I have to say that I was really struggling with my decision to start with this book until I got about 200 pages in. I just found it really difficult to get into at first. I think it was the style of writing that really threw me for a loop. This is not your typical biography. At all. And on one hand I can really appreciate that, and as the book moves forward, I enjoyed the way the writing style handled everything. But at the beginning I had issues with it. I wanted more of a “John Adams was born on…” introduction. I guess more linear in timeline than what was introduced here. But I kept going and in the end I was pleasantly surprised.

I also struggled with the fact that Mr. McCullough made it appear to me that Mr. Adams could do no wrong. Everything seemed to be spun in a very positive light. As a student of history (literally, my bachelor’s degree is in history), I had issue with that. Not everything can be all sunshine and rainbows. There has to be some criticism at some point. Unfortunately, I did not see any criticism whatsoever in this book. That’s not to say that I wanted Mr. McCullough to rip Adams a new one – but I think it would have felt a little more realistic had some of the not-so-popular things about Adams been brought into a different light.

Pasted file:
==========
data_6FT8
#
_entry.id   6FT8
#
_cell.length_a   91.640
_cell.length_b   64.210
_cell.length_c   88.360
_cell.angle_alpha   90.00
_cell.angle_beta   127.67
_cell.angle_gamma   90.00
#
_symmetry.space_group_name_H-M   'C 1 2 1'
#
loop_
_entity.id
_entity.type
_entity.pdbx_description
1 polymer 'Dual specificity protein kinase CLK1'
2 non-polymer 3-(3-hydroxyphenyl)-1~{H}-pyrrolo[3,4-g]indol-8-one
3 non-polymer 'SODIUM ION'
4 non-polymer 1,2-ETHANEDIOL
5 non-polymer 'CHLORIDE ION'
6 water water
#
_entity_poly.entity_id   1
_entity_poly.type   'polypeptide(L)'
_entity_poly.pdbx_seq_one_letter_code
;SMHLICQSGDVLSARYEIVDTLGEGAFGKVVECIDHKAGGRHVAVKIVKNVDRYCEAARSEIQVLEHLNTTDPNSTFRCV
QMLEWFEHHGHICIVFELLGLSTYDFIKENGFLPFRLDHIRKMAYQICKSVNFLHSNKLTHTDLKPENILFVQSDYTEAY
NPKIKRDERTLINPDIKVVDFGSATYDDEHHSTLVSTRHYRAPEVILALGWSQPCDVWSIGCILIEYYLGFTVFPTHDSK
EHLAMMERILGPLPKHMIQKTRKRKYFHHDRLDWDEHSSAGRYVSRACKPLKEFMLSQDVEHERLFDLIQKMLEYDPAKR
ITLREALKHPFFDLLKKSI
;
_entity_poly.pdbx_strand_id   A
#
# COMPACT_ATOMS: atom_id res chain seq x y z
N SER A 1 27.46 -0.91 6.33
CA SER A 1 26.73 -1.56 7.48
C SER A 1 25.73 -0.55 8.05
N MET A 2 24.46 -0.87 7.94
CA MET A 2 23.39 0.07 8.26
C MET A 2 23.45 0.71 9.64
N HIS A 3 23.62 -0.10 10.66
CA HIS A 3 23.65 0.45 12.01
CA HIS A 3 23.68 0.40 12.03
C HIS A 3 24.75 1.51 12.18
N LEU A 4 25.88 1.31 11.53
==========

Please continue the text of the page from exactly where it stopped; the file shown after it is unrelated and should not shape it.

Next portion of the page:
Overall this was a very good and well-researched book. If you can get past the informal writing style (or if that’s what you want in a biography), then this book will be quite enjoyable to you. I however wanted a little more analysis than this particular book provided. I can definitely see how and why it won a Pulitzer Prize in 2002 for Biography/Autobiography. And it definitely earned a high rating from me. I just wanted a bit more out of it than I got.

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Meme, Top Ten Tuesday

Top Ten Tuesday, February 19, 2019

Top Ten Tuesday

February 19: Books I LOVED with Fewer than 2,000 Ratings on Goodreads